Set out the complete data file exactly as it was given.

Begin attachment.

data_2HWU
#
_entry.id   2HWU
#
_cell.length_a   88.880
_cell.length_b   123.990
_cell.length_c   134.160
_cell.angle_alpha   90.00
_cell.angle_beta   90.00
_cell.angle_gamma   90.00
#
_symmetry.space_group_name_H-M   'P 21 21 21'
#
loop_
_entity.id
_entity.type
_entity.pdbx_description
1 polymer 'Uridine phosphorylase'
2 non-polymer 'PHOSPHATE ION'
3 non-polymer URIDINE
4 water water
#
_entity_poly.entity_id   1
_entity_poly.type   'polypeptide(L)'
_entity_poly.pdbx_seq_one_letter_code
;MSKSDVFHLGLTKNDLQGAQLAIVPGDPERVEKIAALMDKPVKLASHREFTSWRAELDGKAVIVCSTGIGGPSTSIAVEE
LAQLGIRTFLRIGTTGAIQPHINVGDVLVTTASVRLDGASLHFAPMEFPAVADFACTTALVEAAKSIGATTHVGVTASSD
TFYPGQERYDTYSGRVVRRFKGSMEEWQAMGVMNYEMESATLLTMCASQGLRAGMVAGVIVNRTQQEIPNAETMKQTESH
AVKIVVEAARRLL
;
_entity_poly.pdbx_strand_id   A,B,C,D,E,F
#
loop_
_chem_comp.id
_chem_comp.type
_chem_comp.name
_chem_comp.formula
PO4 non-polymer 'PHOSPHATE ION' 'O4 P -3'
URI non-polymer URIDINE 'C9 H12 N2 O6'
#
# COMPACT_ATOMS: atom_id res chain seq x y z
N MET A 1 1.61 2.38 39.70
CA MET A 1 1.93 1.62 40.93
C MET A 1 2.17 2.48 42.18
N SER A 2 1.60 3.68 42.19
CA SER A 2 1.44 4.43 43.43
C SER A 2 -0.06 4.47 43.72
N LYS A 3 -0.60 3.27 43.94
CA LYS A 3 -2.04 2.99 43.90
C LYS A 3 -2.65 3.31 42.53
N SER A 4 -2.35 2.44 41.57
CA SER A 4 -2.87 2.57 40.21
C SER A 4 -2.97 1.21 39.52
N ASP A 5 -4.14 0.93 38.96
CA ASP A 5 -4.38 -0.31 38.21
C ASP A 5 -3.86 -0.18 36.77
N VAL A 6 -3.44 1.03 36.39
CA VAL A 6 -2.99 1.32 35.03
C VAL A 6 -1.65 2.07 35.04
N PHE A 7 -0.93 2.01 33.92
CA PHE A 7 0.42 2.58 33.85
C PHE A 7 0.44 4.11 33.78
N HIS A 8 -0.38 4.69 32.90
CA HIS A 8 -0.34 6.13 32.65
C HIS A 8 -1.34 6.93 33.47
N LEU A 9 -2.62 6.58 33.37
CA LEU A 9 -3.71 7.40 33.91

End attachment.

data_2HWU
#
_entry.id   2HWU
#
_cell.length_a   88.880
_cell.length_b   123.990
_cell.length_c   134.160
_cell.angle_alpha   90.00
_cell.angle_beta   90.00
_cell.angle_gamma   90.00
#
_symmetry.space_group_name_H-M   'P 21 21 21'
#
loop_
_entity.id
_entity.type
_entity.pdbx_description
1 polymer 'Uridine phosphorylase'
2 non-polymer 'PHOSPHATE ION'
3 non-polymer URIDINE
4 water water
#
_entity_poly.entity_id   1
_entity_poly.type   'polypeptide(L)'
_entity_poly.pdbx_seq_one_letter_code
;MSKSDVFHLGLTKNDLQGAQLAIVPGDPERVEKIAALMDKPVKLASHREFTSWRAELDGKAVIVCSTGIGGPSTSIAVEE
LAQLGIRTFLRIGTTGAIQPHINVGDVLVTTASVRLDGASLHFAPMEFPAVADFACTTALVEAAKSIGATTHVGVTASSD
TFYPGQERYDTYSGRVVRRFKGSMEEWQAMGVMNYEMESATLLTMCASQGLRAGMVAGVIVNRTQQEIPNAETMKQTESH
AVKIVVEAARRLL
;
_entity_poly.pdbx_strand_id   A,B,C,D,E,F
#
loop_
_chem_comp.id
_chem_comp.type
_chem_comp.name
_chem_comp.formula
PO4 non-polymer 'PHOSPHATE ION' 'O4 P -3'
URI non-polymer URIDINE 'C9 H12 N2 O6'
#
# COMPACT_ATOMS: atom_id res chain seq x y z
N MET A 1 1.61 2.38 39.70
CA MET A 1 1.93 1.62 40.93
C MET A 1 2.17 2.48 42.18
N SER A 2 1.60 3.68 42.19
CA SER A 2 1.44 4.43 43.43
C SER A 2 -0.06 4.47 43.72
N LYS A 3 -0.60 3.27 43.94
CA LYS A 3 -2.04 2.99 43.90
C LYS A 3 -2.65 3.31 42.53
N SER A 4 -2.35 2.44 41.57
CA SER A 4 -2.87 2.57 40.21
C SER A 4 -2.97 1.21 39.52
N ASP A 5 -4.14 0.93 38.96
CA ASP A 5 -4.38 -0.31 38.21
C ASP A 5 -3.86 -0.18 36.77
N VAL A 6 -3.44 1.03 36.39
CA VAL A 6 -2.99 1.32 35.03
C VAL A 6 -1.65 2.07 35.04
N PHE A 7 -0.93 2.01 33.92
CA PHE A 7 0.42 2.58 33.85
C PHE A 7 0.44 4.11 33.78
N HIS A 8 -0.38 4.69 32.90
CA HIS A 8 -0.34 6.13 32.65
C HIS A 8 -1.34 6.93 33.47
N LEU A 9 -2.62 6.58 33.37
CA LEU A 9 -3.71 7.40 33.91